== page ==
Apropos of yesterday’s discussion, and in the absence of any other bright ideas, I thought I would remember a few patients today. We’ll begin with me and go from there.
1. Me. I loved my pediatrician, Dr. Johnson. I especially loved taking off all my clothes whether he asked me to or not. When I became 9 or 10, my parents decided I was too old for a pediatrician and switched me to their GP, a guy I never liked. There’s something wrong with a dude who thinks it’s necessary to give a kid a rectal exam every time he sees him. But did my mom ever question him on this? Nope. And did he bother to wipe away the lube afterwards? Nope. The bastard.
2. My first history and physical was on a VA patient, a Korean war vet in his 50s who looked like your typical Silicon Valley businessman. We were instructed to ask everything. EVERYthing. And it was embarrassing as hell for this young med student to take a sexual history, and somehow worse still to ask whether he did any illicit drugs.
Imagine my surprise when he told me he did a few lines of coke every weekend with his pals.
3. Not long after, I had another patient, a young man with Wernicke-Korsakoff syndrome due to alcoholism. He was in his 30s but he looked 50, and the only word he could say was “Beer.” Ask him how he got here, and he would smile, shrug, and say, “Beer beer beer.” Kinda funny, but really very sad.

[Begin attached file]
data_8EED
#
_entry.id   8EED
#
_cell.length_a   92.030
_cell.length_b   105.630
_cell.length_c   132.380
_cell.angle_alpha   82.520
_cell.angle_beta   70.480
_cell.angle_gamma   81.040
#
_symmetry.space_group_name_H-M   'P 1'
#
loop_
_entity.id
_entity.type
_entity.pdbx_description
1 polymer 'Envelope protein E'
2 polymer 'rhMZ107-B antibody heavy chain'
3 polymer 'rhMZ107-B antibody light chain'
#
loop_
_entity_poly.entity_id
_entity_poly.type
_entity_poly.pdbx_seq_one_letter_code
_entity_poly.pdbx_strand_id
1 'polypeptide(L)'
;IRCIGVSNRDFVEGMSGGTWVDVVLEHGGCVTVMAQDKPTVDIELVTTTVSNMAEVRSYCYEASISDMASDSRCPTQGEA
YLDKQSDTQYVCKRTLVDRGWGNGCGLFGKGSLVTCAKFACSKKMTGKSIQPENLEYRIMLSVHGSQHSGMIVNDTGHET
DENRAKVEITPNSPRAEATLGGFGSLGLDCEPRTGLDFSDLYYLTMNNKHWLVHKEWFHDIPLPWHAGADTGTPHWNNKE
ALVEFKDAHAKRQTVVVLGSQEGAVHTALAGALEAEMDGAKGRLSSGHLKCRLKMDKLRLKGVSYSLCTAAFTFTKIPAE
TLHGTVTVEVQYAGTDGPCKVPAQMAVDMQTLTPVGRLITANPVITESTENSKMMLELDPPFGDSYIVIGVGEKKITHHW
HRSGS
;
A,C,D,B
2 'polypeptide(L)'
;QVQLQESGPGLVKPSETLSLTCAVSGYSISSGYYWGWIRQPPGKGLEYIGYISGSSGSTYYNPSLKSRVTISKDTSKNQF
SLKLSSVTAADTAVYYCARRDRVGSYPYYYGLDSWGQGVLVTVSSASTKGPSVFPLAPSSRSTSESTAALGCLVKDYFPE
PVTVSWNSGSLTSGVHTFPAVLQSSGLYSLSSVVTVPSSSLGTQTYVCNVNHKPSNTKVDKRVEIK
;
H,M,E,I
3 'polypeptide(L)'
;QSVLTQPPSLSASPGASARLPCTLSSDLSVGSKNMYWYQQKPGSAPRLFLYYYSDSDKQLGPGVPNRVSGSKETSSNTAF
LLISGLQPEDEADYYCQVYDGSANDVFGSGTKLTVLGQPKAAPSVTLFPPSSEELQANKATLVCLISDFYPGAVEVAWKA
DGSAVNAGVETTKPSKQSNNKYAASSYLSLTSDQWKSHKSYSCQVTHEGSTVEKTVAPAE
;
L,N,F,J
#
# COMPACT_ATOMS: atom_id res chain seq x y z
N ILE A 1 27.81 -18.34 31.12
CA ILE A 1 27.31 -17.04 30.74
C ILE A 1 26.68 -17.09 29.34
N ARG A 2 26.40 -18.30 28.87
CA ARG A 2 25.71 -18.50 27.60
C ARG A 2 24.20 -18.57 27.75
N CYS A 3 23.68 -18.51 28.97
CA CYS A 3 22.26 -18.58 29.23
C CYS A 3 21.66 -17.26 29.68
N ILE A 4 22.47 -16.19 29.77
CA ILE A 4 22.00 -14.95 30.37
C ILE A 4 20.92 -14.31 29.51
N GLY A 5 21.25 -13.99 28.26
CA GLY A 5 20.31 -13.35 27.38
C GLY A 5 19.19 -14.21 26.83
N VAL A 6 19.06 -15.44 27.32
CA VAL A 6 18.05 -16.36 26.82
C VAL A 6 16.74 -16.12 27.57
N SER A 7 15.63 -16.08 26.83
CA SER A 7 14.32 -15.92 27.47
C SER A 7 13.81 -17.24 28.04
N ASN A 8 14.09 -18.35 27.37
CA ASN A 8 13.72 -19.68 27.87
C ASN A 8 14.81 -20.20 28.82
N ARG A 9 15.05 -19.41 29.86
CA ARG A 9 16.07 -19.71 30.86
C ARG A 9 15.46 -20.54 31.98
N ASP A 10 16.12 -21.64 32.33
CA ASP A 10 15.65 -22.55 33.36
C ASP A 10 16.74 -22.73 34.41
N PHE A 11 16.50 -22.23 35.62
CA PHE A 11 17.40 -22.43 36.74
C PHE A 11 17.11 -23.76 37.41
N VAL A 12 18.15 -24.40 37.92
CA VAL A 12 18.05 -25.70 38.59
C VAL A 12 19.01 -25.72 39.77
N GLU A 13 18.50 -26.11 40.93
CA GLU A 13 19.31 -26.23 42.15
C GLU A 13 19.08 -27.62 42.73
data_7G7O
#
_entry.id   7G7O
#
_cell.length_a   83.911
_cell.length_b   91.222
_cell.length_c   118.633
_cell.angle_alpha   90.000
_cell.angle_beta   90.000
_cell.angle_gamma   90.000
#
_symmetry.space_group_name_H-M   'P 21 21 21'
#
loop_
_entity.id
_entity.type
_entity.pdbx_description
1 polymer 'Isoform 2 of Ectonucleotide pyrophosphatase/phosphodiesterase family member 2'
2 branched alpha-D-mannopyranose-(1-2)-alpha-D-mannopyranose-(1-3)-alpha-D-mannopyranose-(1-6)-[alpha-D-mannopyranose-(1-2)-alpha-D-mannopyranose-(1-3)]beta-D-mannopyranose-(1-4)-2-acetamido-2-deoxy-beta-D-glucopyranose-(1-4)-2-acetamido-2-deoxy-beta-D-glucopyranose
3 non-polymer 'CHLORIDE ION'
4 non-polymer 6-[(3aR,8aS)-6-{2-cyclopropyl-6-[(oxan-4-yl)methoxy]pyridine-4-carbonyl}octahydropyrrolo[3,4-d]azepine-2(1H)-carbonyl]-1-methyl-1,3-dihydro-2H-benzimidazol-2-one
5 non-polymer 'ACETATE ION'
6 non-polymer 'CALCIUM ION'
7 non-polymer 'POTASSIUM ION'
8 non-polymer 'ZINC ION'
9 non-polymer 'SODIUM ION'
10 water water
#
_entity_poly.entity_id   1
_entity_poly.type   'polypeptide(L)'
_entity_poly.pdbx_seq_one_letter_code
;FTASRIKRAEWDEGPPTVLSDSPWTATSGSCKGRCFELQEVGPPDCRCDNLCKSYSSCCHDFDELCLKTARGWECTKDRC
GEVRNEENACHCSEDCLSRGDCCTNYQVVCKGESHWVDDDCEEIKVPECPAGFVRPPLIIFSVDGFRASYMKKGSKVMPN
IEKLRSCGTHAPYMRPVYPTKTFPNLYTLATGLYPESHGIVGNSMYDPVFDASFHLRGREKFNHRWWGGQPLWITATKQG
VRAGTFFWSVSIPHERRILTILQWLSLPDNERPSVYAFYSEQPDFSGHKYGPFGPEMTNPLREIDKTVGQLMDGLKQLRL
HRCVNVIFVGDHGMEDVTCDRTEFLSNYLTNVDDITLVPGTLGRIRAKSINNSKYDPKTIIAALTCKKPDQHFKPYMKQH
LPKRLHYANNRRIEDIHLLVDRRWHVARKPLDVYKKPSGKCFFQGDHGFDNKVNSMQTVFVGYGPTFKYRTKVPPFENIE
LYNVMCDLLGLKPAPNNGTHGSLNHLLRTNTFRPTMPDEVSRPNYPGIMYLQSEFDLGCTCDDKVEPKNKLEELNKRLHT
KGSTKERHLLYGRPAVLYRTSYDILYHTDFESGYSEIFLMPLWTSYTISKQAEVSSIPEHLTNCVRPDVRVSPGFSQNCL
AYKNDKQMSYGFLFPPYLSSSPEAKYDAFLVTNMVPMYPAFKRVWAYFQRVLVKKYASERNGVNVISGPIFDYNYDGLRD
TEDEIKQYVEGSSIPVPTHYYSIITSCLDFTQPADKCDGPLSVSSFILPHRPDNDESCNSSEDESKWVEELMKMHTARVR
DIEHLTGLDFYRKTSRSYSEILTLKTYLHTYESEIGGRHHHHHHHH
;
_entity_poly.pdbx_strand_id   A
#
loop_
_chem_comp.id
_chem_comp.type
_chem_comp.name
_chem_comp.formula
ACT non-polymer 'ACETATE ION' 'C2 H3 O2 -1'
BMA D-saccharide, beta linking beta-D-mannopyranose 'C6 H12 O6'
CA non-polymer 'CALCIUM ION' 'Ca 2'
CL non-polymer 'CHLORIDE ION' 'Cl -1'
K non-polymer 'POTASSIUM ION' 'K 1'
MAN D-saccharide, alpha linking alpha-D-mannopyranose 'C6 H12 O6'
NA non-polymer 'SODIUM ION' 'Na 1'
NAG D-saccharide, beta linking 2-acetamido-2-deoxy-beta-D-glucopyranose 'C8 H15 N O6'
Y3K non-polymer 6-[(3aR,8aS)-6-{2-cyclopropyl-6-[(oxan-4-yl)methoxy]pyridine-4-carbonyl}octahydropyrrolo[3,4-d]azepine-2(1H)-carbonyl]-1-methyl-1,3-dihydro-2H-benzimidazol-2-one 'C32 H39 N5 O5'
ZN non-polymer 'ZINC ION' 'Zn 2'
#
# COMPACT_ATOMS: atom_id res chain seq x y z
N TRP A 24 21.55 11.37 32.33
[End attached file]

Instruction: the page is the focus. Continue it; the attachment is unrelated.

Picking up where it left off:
4. Another Wernicke-Korsakoff patient: funny thing, both this guy and patient #3 weren’t depressed about their conditions. I wonder if that’s part of the psychosis — if so, it’s a bit of a blessing. (Alzheimer’s patients, for example, are often extremely depressed in the early and mid stages of the condition — understandably.) Anyway, this was back during the first George Bush’s presidency. When we did a mental status eval, we would ask questions such as, “What year is it?” “What city are we in right now?” and “Who is the current president?”
On that last question, my patient responded, “President Bushwhack.”
Obviously of sound mental status, politically speaking. Made me wonder if he was faking the rest of it 😉
5. She wasn’t even my patient. But she was eleven, had a family who loved her, prayed for her at her bedside every day, left prayers for her written in Hebrew, and she died of meningococcal meningitis. Life really isn’t fair.